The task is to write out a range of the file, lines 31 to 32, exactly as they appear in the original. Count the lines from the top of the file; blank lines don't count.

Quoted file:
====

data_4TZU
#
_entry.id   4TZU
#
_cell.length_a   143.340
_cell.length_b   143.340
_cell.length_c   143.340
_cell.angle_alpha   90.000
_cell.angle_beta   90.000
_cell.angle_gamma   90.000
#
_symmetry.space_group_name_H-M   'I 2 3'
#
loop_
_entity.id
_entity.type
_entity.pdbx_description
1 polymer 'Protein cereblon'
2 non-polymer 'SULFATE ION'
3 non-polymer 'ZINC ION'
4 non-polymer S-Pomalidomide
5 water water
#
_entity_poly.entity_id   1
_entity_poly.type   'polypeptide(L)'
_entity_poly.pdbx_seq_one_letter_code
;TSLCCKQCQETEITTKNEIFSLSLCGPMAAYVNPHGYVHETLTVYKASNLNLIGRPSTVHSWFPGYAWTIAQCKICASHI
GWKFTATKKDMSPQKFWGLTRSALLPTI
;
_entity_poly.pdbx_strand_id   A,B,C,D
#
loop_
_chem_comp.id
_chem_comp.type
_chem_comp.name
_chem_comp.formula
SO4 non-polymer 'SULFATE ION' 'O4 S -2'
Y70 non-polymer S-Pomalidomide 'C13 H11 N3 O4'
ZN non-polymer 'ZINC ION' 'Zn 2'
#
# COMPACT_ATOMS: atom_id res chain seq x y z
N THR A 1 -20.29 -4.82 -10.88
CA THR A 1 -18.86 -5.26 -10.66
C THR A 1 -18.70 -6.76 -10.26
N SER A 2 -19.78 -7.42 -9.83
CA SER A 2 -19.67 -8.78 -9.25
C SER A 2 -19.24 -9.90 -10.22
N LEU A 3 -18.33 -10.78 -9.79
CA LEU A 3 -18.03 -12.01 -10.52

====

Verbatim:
#
loop_